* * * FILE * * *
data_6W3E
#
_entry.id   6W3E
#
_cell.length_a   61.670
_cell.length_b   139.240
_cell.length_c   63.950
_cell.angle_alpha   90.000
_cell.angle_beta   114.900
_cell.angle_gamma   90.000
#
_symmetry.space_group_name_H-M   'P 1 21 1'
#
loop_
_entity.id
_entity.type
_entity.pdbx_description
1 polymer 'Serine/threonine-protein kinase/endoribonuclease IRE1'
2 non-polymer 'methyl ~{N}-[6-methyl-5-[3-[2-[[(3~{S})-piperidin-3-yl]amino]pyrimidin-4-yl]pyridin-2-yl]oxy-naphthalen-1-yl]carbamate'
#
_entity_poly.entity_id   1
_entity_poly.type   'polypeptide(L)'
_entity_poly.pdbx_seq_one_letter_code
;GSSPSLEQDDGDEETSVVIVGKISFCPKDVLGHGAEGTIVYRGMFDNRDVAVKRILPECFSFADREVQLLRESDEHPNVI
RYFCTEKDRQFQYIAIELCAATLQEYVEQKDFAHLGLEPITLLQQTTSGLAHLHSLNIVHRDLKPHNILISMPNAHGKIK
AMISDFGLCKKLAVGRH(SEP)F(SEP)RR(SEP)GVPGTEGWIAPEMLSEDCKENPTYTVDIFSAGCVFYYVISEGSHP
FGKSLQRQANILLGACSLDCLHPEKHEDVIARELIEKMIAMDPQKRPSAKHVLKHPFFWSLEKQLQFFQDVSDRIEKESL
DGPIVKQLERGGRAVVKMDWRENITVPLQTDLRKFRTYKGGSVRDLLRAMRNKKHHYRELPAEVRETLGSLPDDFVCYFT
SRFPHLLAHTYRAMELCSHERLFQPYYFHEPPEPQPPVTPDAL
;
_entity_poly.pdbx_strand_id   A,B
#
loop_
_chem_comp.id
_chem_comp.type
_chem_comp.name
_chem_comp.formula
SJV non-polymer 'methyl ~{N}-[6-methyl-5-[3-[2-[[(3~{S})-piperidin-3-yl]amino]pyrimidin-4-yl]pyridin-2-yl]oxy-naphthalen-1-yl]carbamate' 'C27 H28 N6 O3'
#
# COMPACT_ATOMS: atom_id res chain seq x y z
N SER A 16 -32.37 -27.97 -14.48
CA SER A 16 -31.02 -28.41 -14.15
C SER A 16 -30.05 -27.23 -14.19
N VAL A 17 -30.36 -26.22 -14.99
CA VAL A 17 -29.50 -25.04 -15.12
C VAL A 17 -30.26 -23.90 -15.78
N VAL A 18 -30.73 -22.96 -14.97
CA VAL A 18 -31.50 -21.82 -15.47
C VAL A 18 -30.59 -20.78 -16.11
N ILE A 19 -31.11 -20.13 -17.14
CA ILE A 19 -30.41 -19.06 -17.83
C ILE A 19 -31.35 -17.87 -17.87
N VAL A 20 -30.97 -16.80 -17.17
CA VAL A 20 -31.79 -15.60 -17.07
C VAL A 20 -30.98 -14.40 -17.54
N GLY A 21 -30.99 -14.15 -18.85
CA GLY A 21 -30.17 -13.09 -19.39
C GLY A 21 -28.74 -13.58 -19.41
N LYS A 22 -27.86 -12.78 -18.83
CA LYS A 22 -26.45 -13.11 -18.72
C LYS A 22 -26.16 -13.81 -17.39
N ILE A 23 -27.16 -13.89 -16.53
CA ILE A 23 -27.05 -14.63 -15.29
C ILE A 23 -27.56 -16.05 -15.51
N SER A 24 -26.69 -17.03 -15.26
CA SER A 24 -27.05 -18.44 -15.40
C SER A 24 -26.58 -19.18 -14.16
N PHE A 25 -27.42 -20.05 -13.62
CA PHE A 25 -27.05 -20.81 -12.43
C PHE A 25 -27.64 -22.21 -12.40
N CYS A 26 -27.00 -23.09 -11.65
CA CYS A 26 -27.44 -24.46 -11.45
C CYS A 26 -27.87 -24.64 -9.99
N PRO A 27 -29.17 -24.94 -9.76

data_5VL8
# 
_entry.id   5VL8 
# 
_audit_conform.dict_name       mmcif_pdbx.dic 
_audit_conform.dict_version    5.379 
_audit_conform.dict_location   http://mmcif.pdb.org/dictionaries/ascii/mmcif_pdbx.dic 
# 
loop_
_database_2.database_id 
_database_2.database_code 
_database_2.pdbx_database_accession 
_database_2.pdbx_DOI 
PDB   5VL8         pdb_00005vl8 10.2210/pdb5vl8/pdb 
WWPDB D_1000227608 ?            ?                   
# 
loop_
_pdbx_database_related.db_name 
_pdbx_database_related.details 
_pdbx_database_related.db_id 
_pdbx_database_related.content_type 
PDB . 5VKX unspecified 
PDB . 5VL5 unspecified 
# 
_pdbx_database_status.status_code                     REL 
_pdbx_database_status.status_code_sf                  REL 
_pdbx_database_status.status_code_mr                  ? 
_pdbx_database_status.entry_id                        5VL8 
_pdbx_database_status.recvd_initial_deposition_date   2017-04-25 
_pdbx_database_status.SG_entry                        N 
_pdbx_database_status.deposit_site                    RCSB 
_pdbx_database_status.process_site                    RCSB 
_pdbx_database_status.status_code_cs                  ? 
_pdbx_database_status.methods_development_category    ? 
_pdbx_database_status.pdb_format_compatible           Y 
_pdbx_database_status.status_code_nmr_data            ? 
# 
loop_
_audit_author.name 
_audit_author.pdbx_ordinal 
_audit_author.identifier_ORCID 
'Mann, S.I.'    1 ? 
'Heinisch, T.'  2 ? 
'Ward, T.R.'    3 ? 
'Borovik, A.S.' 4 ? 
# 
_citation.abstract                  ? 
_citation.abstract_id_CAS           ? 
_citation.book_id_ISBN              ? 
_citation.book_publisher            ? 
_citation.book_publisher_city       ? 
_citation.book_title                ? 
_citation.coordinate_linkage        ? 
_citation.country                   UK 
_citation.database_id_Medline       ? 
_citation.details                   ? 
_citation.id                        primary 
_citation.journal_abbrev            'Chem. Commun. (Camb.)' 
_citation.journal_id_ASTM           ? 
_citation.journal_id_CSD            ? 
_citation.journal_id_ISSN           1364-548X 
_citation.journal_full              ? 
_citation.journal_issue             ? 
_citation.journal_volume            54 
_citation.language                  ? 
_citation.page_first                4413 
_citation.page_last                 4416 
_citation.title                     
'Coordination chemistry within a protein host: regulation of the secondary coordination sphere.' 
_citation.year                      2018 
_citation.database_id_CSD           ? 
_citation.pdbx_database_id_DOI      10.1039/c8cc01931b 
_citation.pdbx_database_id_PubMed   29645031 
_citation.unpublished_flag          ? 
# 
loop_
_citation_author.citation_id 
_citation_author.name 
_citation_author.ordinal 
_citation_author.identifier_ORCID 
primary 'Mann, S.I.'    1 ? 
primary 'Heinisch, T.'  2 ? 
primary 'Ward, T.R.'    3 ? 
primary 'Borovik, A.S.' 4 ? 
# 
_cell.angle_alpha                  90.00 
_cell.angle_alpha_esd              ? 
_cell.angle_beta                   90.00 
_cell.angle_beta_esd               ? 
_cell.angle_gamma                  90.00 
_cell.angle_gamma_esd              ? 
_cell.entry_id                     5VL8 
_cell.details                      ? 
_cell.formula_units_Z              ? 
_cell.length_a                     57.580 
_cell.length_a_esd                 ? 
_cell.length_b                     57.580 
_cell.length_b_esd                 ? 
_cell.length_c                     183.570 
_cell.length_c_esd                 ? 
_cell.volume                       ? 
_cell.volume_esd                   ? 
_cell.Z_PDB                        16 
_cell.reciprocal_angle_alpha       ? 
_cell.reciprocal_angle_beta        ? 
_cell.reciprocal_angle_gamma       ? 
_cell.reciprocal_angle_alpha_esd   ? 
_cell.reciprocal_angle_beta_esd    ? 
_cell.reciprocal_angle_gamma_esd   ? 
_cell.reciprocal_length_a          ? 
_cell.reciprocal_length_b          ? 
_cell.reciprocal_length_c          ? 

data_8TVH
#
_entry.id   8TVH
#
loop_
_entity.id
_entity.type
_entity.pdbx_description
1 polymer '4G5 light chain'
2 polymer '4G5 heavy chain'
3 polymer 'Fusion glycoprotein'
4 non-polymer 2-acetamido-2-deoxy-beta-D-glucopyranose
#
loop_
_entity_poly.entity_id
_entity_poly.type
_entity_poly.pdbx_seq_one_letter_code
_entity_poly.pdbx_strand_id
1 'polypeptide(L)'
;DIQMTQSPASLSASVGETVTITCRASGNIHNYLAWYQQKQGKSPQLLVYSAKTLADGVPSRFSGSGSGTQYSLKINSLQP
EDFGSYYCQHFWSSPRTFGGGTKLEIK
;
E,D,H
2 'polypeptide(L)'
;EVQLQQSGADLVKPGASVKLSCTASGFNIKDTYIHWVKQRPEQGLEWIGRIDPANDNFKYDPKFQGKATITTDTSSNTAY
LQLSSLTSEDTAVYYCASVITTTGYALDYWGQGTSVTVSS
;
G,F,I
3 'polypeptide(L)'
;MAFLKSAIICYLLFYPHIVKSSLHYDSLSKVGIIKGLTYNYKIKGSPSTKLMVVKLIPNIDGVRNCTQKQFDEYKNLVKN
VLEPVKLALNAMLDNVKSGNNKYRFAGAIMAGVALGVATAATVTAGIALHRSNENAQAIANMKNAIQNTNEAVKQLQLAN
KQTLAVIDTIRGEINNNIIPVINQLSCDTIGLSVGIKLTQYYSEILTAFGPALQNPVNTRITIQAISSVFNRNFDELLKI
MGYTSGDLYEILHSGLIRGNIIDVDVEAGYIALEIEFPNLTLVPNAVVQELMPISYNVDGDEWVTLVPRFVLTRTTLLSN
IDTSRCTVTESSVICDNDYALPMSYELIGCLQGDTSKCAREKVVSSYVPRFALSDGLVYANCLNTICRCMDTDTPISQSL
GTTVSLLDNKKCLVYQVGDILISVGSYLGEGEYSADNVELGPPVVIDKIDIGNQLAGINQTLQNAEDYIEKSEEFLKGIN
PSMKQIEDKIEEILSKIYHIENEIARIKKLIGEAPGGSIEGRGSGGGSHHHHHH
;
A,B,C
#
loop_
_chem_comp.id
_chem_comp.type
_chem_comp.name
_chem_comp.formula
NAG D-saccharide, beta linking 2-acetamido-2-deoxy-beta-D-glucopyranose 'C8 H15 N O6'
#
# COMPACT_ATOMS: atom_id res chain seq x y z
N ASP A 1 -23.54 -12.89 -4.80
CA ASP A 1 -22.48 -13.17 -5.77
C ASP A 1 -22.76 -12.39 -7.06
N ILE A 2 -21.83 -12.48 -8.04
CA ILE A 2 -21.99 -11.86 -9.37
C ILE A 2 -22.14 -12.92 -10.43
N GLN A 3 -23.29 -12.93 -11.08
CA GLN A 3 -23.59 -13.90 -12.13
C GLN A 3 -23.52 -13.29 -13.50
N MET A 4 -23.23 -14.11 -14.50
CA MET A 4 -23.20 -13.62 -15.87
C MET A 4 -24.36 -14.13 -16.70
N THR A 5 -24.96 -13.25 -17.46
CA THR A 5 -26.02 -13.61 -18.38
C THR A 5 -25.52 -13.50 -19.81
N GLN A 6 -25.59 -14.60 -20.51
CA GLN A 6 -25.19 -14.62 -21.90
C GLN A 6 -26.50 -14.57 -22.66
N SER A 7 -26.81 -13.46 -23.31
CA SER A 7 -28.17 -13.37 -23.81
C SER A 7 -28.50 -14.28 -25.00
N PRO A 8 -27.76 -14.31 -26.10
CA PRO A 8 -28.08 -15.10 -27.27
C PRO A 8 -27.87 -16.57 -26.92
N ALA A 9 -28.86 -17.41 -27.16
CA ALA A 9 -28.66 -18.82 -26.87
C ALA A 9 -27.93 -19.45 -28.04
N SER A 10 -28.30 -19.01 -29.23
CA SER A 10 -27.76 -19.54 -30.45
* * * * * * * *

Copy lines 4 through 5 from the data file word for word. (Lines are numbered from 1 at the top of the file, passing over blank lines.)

#
_cell.length_a   61.670